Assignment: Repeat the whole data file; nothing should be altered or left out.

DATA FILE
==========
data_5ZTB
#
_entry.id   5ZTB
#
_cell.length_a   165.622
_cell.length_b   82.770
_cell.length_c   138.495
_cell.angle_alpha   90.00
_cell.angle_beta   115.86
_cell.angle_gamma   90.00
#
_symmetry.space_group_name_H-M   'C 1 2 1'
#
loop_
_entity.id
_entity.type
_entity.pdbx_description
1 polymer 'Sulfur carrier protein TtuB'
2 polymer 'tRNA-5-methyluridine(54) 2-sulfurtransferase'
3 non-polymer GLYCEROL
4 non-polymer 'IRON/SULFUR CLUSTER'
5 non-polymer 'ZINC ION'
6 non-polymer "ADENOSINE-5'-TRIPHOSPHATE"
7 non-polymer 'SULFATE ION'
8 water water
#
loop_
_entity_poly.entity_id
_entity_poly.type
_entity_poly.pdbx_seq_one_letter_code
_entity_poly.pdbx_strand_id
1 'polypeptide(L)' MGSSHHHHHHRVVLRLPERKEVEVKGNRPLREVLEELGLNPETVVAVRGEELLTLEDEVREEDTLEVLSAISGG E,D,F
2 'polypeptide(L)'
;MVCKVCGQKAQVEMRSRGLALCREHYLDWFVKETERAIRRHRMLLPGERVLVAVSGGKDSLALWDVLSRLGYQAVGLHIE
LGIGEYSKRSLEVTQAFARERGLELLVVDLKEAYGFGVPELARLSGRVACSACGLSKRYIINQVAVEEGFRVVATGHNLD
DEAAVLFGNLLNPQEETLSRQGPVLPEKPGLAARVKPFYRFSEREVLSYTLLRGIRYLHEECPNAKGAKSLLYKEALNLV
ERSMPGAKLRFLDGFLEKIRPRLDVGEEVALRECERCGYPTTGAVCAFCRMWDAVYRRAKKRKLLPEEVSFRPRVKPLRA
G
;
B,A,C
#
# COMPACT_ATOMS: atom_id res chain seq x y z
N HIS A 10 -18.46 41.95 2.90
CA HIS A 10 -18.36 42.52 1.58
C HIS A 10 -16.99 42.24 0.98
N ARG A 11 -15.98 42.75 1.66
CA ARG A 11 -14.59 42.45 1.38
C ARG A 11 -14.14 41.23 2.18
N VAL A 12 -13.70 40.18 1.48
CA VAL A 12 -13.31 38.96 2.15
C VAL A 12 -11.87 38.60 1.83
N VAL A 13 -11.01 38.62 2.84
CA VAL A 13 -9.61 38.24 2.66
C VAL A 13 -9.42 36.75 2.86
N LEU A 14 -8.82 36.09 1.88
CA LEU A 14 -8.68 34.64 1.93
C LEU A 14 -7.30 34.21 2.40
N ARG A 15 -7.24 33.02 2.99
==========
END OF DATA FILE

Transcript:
data_5ZTB
#
_entry.id   5ZTB
#
_cell.length_a   165.622
_cell.length_b   82.770
_cell.length_c   138.495
_cell.angle_alpha   90.00
_cell.angle_beta   115.86
_cell.angle_gamma   90.00
#
_symmetry.space_group_name_H-M   'C 1 2 1'
#
loop_
_entity.id
_entity.type
_entity.pdbx_description
1 polymer 'Sulfur carrier protein TtuB'
2 polymer 'tRNA-5-methyluridine(54) 2-sulfurtransferase'
3 non-polymer GLYCEROL
4 non-polymer 'IRON/SULFUR CLUSTER'
5 non-polymer 'ZINC ION'
6 non-polymer "ADENOSINE-5'-TRIPHOSPHATE"
7 non-polymer 'SULFATE ION'
8 water water
#
loop_
_entity_poly.entity_id
_entity_poly.type
_entity_poly.pdbx_seq_one_letter_code
_entity_poly.pdbx_strand_id
1 'polypeptide(L)' MGSSHHHHHHRVVLRLPERKEVEVKGNRPLREVLEELGLNPETVVAVRGEELLTLEDEVREEDTLEVLSAISGG E,D,F
2 'polypeptide(L)'
;MVCKVCGQKAQVEMRSRGLALCREHYLDWFVKETERAIRRHRMLLPGERVLVAVSGGKDSLALWDVLSRLGYQAVGLHIE
LGIGEYSKRSLEVTQAFARERGLELLVVDLKEAYGFGVPELARLSGRVACSACGLSKRYIINQVAVEEGFRVVATGHNLD
DEAAVLFGNLLNPQEETLSRQGPVLPEKPGLAARVKPFYRFSEREVLSYTLLRGIRYLHEECPNAKGAKSLLYKEALNLV
ERSMPGAKLRFLDGFLEKIRPRLDVGEEVALRECERCGYPTTGAVCAFCRMWDAVYRRAKKRKLLPEEVSFRPRVKPLRA
G
;
B,A,C
#
# COMPACT_ATOMS: atom_id res chain seq x y z
N HIS A 10 -18.46 41.95 2.90
CA HIS A 10 -18.36 42.52 1.58
C HIS A 10 -16.99 42.24 0.98
N ARG A 11 -15.98 42.75 1.66
CA ARG A 11 -14.59 42.45 1.38
C ARG A 11 -14.14 41.23 2.18
N VAL A 12 -13.70 40.18 1.48
CA VAL A 12 -13.31 38.96 2.15
C VAL A 12 -11.87 38.60 1.83
N VAL A 13 -11.01 38.62 2.84
CA VAL A 13 -9.61 38.24 2.66
C VAL A 13 -9.42 36.75 2.86
N LEU A 14 -8.82 36.09 1.88
CA LEU A 14 -8.68 34.64 1.93
C LEU A 14 -7.30 34.21 2.40
N ARG A 15 -7.24 33.02 2.99